How do people get Bartonellosis?
Bartonella spp. may be transmitted by contact with flea and louse feces, ticks or biting flies, or by the scratch or bite of an infected animal, most often a flea-infested cat. Bartonella spp. DNA have been found in several arthropod vectors in the United States, including cat fleas (Ctenocephalides felis) and ticks (Ixodes scapularis, Ixodes pacificus). Suspected transmission of Bartonella spp. following the bite or scratch of wild animals, such as groundhogs, squirrels, and coyotes has also been documented.
Research suggests that people who live and work with animals, especially veterinary workers, have the highest risk of Bartonella infection.
Where do most cases of Bartonellosis occur?
Bartonella infections in humans and animals have been documented throughout the United States and in countries in all major regions of the world. Geographic evidence suggests that prevalence of Bartonella spp. in arthropod vectors (fleas, ticks, lice, biting flies, etc.) is higher in warmer climates.
What are the symptoms of Bartonellosis?
Bartonella spp. induce chronic intravascular and intracellular infection resulting in a wide range of symptoms that can include pathology involving multiple organ systems. The early clinical presentation of Bartonellosis is often nonspecific with symptoms that resemble many other infectious and non-infectious diseases. Three important components of the initial clinical presentation are fever, swollen lymph nodes, and at risk exposure to arthropod vectors or bacteremic animals. None of these symptoms may be present in patients seeking medical care for chronic Bartonellosis.
Symptoms that vary in number and severity among patients may include:
- swollen lymph nodes
- skin rash or markings
- joint aches and swelling
- cardiovascular signs
- neurovascular inflammation
- abnormal sleep patterns
- memory loss
- skin lesions
- vasoproliferative tumors
Bartonellosis is associated with complex disease processes in both people and animals. It is possible to be chronically-infected with Bartonella and not have disease symptoms. The extent to which persistent infection in outwardly healthy individuals ultimately contributes to organ system pathology is unknown. Bartonellosis can range from severe life-threatening illnesses (myocarditis, endocarditis, vasculitis) to chronic intermittent and often relapsing symptoms listed above. It is possible that some individuals may become infected and not develop disease. It is not known if this is because some immune systems clear the Bartonella infection or because the infection is well tolerated.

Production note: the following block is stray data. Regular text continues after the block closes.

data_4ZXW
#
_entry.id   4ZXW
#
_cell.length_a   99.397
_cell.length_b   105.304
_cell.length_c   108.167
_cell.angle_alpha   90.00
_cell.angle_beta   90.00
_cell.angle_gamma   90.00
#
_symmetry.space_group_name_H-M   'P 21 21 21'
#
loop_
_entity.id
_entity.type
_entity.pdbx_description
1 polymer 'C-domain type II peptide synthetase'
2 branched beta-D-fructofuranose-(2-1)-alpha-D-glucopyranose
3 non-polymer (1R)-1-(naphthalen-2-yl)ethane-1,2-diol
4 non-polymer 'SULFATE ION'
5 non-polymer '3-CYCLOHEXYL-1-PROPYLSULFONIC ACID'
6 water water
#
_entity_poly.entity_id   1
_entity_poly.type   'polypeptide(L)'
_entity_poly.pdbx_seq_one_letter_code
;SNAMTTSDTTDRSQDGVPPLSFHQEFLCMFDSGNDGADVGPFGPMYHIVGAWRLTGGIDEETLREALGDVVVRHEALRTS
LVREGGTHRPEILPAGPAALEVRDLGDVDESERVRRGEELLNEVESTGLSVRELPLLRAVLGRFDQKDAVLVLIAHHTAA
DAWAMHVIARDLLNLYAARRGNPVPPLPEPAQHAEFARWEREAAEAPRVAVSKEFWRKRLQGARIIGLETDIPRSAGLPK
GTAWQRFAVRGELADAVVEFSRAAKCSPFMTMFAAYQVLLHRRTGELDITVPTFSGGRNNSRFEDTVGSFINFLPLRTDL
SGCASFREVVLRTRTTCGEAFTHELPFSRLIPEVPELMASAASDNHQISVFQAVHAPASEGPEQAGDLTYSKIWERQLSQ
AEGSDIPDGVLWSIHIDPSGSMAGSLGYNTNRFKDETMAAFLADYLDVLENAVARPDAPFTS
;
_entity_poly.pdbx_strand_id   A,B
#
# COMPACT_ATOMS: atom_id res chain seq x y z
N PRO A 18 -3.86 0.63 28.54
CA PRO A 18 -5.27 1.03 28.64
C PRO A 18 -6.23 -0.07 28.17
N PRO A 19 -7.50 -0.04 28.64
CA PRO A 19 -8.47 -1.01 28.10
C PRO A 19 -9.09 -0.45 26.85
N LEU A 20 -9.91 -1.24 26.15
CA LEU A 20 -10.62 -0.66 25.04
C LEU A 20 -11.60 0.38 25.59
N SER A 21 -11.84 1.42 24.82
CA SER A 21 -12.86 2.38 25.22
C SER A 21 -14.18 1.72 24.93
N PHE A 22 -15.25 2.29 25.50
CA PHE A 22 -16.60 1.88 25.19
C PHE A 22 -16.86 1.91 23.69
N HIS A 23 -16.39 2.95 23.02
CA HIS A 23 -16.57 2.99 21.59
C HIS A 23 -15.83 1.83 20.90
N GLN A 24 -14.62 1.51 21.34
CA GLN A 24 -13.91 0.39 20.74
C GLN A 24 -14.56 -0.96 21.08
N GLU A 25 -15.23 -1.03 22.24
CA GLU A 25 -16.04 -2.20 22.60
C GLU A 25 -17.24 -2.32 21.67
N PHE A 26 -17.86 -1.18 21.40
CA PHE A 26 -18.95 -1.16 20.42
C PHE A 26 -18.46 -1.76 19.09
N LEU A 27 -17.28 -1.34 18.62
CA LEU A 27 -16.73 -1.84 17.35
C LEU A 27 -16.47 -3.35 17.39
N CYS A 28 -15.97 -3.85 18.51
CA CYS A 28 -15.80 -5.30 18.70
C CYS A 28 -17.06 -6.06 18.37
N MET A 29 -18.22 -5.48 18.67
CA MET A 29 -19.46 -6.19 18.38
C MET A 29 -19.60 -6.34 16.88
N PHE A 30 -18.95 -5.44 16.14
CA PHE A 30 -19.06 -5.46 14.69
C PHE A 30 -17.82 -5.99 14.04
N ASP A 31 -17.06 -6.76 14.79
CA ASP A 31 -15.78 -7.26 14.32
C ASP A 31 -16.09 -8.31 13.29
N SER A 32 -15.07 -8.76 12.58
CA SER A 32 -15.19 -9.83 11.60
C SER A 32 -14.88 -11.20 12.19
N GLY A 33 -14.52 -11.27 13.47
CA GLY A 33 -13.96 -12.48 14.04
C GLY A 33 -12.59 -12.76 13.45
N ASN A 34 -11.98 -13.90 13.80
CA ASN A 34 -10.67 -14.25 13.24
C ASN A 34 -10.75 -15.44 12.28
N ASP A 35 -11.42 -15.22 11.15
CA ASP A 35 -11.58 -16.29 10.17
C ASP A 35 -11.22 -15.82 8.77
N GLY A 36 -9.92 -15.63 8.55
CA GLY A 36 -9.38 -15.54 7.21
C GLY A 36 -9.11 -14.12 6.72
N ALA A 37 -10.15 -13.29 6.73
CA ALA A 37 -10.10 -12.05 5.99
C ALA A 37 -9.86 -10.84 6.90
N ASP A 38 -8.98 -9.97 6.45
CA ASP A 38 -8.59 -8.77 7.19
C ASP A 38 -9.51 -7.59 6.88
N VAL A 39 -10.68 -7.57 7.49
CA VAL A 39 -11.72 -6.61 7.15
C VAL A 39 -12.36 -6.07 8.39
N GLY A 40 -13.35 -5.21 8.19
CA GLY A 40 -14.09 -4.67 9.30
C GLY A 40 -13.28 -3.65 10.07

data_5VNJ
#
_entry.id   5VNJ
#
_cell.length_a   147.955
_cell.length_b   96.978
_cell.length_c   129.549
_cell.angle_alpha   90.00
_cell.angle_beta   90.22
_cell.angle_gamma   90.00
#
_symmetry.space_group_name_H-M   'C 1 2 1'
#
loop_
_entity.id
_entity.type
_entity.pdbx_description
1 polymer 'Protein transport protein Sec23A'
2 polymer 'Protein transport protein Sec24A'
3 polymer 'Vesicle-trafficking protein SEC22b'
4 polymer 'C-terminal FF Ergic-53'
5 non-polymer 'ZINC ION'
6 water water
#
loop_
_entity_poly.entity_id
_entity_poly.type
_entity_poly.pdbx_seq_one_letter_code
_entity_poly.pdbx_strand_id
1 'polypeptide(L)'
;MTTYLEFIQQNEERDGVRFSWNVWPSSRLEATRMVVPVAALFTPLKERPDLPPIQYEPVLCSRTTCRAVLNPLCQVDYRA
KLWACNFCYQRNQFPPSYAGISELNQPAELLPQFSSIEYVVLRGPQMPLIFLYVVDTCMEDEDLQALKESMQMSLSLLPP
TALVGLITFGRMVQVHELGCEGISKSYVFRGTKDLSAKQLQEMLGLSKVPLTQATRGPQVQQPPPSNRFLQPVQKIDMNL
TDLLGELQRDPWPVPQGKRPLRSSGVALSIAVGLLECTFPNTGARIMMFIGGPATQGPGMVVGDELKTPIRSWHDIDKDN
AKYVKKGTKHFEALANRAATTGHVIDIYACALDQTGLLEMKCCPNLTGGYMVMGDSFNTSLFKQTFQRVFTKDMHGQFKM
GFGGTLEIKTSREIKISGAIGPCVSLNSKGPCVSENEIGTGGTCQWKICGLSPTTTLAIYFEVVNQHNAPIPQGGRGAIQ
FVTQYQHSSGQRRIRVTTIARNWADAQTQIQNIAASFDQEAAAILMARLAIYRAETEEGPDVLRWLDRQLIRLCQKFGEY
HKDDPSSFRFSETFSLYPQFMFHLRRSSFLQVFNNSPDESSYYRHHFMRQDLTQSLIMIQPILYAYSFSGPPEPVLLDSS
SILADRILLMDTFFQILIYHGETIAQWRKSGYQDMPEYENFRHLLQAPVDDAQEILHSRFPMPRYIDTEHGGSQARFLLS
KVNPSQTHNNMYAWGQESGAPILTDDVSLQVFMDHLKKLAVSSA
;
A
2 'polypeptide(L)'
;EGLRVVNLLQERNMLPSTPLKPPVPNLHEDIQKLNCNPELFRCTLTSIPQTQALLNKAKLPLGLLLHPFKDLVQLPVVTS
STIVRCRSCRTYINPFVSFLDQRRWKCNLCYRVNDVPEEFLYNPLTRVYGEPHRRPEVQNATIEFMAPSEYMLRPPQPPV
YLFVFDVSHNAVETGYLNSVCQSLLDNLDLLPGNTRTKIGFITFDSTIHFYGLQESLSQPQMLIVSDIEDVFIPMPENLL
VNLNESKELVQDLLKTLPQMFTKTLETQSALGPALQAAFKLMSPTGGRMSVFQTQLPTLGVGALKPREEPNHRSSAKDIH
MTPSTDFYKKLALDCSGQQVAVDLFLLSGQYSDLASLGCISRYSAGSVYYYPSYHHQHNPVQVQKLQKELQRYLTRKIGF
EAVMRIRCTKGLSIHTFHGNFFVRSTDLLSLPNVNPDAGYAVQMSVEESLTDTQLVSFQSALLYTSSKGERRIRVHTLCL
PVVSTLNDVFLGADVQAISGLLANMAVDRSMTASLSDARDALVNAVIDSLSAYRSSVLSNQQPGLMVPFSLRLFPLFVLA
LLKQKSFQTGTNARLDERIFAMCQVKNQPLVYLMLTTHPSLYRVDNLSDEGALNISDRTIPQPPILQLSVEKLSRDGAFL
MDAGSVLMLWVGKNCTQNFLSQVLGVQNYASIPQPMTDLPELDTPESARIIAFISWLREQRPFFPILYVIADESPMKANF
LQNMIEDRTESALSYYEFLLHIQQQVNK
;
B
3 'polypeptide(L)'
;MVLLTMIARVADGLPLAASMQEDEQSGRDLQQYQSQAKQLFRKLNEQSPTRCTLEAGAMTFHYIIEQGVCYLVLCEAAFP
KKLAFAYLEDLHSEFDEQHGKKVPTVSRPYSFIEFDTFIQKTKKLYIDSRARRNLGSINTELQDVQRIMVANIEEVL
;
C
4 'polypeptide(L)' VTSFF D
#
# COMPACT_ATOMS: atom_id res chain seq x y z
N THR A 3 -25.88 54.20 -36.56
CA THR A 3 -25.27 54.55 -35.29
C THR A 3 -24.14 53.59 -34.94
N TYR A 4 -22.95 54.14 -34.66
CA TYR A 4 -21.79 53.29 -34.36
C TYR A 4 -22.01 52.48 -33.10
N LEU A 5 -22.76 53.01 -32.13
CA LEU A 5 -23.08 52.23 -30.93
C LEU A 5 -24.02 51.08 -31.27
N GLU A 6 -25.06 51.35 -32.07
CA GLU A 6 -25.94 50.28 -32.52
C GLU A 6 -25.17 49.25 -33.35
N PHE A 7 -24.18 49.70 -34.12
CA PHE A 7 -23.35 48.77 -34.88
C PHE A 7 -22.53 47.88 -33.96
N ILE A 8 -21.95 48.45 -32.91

How is Bartonellosis diagnosed?
A diagnosis of Bartonellosis is based on a combination of symptoms, physical examination findings, and specialized confirmatory laboratory tests. Detection of Bartonella is extremely challenging, as these bacteria are immune-evasive and infect at exceedingly low levels of detection. IFA serology tests are available for the detection of antibodies, but only for a few Bartonella spp. Although highly insensitive, IFA serology tests can provide evidence of exposure, but do not confirm infection. The most effective means of detecting active infection involves the combination of culture and PCR detection methods–referred to as enrichment PCR or ePCR.
Evolving evidence suggests that early detection and confirmation of Bartonella spp. infection is important for providing the best patient care.
How is Bartonellosis treated?
A number of different antibiotics have been used to treat Bartonella infection. Treatment recommendations vary on a case-by-case basis.
How can Bartonellosis be prevented?
- Avoid contact with feral animals, especially cats and rodents.
- Wear protective clothing when working or playing outdoors and when interacting with animals.
- Routinely use pest control measures for fleas, lice and ticks in your home and on your pets.
- Remove fleas, lice, and ticks promptly and properly and avoid scratching arthropod feces into wounds.
- Clean bites and scratches promptly using soap and water.
- See your doctor if you experience persistent flu-like symptoms and other adverse reactions following potential Bartonella spp exposure. Early detection is key.
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